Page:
The troubling, knee-jerk reactions to the recent presidential executive order temporarily suspending the issuance of visas to nationals of seven “countries of particular concern” seem to have preempted the steady moral reasoning that characterizes the best of Catholic analysis.
Unfortunately, members of the U.S. Catholic hierarchy have played into the resulting hysteria, issuing foreboding declarations as if the President were setting up gulags or hustling Muslims into gas chambers rather than temporarily halting immigration from a few key countries that are hotbeds of Islamic terrorism.
Just two weeks ago, Pope Francis reiterated that “every country has the right to control its borders,” especially where the risk of terrorism exists.
In an extended interview with the Spanish daily El País, the Pope underscored traditional Catholic doctrine regarding immigration, namely, that sovereign nations have the basic right to maintain secure borders and to receive immigrants in an orderly and controlled fashion.
“Yes, every country has the right to control its borders, who comes and who goes,” Francis said, “and those countries at risk —from terrorism or such things— have even more right to control them more.”
Such control can take many forms, and certainly does not exclude actions such as we have seen in recent days.
Among the fevered pronouncements labeling the executive order “not rational” and an “unjust action” there wasn’t the slightest nod to the fact that a political measure like this is a prudential judgment, and not a black and white matter involving moral absolutes.
Saying this is a “dark moment in U.S. history” may play well in the Chicago Tribune, but it undermines the moral authority of the episcopate that should know better than to issue careless statements of the sort. Catholics, and indeed all citizens, deserve better.
No, a temporary ban on travelers from Iraq, Syria, Sudan, Iran, Somalia, Libya and Yemen until vetting procedures can be reviewed doesn’t mean that suddenly America is not “an open and welcoming nation.” It doesn’t mean we have abandoned “Catholic and American values.” There is nothing intrinsically evil about temporarily denying entry visas to persons coming from territories where Al Shabaab, the Islamic State, Boko Haram and Al Qaeda regularly commit acts of terror and have threatened to infiltrate migrant flows.
Reflecting on questions of immigration, the great saint and scholar Thomas Aquinas taught that every nation has the right to distinguish, even by country of origin, who can migrate to it and to institute the proper immigration policies that will carry this out.
In a remarkably apt passage of his Summa Theologica, Aquinas noted that the Jewish people of Old Testament times did not admit visitors from all nations equally, since those peoples closer to them were more quickly integrated into the population than those who were not as close.
Some hostile peoples were not admitted at all into Israel due to their historical antagonism toward the Jewish nation and the threat they posed to Israel’s security.
The Law “prescribed in respect of certain nations that had close relations with the Jews,” the scholar noted, such as the Egyptians and the Idumeans, “that they should be admitted to the fellowship of the people after the third generation.”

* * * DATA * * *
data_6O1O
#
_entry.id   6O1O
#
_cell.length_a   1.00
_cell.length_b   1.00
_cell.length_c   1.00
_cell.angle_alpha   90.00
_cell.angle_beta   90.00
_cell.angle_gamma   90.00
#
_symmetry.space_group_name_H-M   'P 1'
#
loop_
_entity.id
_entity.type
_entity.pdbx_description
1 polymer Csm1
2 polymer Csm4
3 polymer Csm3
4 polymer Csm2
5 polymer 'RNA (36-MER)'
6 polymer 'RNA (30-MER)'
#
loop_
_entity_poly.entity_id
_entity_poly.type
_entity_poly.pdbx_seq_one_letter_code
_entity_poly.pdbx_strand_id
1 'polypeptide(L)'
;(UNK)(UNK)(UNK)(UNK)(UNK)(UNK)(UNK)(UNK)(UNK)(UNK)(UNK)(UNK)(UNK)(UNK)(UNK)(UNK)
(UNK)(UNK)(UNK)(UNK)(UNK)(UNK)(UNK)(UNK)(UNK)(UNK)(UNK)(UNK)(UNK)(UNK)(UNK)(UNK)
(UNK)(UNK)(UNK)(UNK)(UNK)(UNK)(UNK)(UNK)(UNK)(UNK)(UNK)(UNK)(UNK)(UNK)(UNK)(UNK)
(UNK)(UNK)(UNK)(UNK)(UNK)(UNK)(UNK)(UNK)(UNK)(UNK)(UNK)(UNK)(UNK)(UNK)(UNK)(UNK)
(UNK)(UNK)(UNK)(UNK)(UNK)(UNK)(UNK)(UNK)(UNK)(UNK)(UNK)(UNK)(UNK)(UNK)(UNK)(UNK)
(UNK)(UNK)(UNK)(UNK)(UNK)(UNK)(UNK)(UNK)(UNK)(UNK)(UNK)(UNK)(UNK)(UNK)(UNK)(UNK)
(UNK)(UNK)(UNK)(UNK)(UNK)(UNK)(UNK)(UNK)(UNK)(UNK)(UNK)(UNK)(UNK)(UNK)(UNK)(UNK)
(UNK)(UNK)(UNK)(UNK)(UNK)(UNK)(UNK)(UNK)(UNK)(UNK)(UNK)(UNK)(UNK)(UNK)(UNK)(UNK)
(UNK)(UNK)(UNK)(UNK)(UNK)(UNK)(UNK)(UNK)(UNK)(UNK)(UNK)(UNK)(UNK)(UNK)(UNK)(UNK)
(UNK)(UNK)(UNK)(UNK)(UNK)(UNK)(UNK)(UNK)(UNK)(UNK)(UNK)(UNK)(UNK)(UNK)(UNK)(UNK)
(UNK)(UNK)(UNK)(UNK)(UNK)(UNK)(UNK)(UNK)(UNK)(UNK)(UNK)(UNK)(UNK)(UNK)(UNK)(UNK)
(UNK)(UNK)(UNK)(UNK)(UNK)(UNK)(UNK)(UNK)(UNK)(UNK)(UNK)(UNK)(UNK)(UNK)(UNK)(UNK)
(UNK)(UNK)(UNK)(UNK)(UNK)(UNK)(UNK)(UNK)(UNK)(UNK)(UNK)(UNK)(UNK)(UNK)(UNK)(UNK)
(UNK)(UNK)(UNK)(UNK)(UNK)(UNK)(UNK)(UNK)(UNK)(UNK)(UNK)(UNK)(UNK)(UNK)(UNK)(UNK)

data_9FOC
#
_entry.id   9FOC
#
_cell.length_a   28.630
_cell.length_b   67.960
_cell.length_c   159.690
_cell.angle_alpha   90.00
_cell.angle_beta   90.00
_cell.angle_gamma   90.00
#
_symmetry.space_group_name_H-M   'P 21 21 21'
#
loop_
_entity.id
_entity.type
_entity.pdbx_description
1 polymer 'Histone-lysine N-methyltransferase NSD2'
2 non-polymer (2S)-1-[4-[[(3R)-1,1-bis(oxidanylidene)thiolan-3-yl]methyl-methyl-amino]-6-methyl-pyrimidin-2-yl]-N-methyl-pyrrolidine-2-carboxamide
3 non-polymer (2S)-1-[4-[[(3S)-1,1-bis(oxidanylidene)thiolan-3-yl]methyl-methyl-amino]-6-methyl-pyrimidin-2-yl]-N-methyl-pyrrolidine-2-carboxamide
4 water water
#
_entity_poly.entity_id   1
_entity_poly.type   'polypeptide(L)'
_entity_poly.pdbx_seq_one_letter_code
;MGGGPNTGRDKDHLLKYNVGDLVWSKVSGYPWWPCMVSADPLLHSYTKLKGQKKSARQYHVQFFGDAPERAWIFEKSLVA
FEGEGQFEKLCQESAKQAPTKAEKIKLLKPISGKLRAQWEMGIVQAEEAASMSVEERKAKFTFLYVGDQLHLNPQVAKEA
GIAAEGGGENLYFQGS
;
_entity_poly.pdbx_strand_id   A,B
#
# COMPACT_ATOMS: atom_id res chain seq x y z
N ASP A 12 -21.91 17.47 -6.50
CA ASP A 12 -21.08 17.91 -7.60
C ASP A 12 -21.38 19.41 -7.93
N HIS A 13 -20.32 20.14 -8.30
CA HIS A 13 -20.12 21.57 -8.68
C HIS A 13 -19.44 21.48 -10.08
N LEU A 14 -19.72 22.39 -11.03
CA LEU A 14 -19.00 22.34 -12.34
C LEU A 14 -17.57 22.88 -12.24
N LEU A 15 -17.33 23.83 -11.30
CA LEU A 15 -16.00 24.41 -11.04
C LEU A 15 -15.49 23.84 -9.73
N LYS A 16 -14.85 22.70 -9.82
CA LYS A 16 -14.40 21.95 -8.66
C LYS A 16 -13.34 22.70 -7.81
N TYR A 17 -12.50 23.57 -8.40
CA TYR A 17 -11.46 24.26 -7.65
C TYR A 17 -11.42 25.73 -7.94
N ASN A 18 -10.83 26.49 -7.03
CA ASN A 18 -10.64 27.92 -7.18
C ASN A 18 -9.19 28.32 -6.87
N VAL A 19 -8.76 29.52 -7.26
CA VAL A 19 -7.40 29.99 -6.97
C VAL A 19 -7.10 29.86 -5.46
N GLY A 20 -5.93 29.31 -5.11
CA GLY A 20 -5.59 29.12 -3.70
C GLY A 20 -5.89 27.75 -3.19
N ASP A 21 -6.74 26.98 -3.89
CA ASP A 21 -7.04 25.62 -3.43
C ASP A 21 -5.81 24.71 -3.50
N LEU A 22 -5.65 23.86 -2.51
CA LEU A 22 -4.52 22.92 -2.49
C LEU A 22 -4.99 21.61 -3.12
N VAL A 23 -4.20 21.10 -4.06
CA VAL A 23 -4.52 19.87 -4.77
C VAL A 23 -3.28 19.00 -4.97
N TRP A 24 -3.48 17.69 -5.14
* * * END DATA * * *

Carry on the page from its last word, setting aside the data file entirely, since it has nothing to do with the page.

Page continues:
Citizens of other nations “with whom their relations had been hostile,” such as the Ammonites and Moabites, “were never to be admitted to citizenship.”
“The Amalekites, who were yet more hostile to them, and had no fellowship of kindred with them, were to be held as foes in perpetuity,” Aquinas observed.
For the Angelic Doctor, whose feast we celebrated just days ago, it seemed reasonable to treat nations differently, depending on the affinity of their cultures with that of Israel as well as their historic relations with the Jewish people.
Immigration policy can take a variety of forms, and Catholic teaching has never sought to canonize a particular arrangement as the best or only one. The underlying moral principles guiding such policies are an openness to the stranger and the foreigner, balanced by attention to the common good of the nation, its ability to fully integrate immigrants into its culture and in a special way the security and safety of its citizens.
Whether President Trump’s executive order is the best prudential decision in contemporary circumstances is a matter of legitimate debate. Should the number of temporarily banned nations be seven or five or twelve? Is a three-month moratorium the ideal time frame to get America’s leaky vetting procedures shipshape? These and many other questions can and should be asked and people of good will may disagree on the answers.
But this is a far cry from treating the executive order as an evil or reprehensible act. Such summary judgments have absolutely no basis in Catholic teaching and merely reinforce prejudices against Catholic prelates as too quick to make pronouncements that overextend their competence and expertise. They also risk appearing to proceed from personal or partisan concerns rather than the good of the nation.
The President’s first duty is to protect the citizens of the country. Doing so responsibly can entail sacrifices and demands courage and prudence. If Catholic leaders wish to disagree with the way President Trump carries this out, they should do so respectfully, appealing to principles of Catholic teaching and the natural law, and not through innuendo, accusation and insult.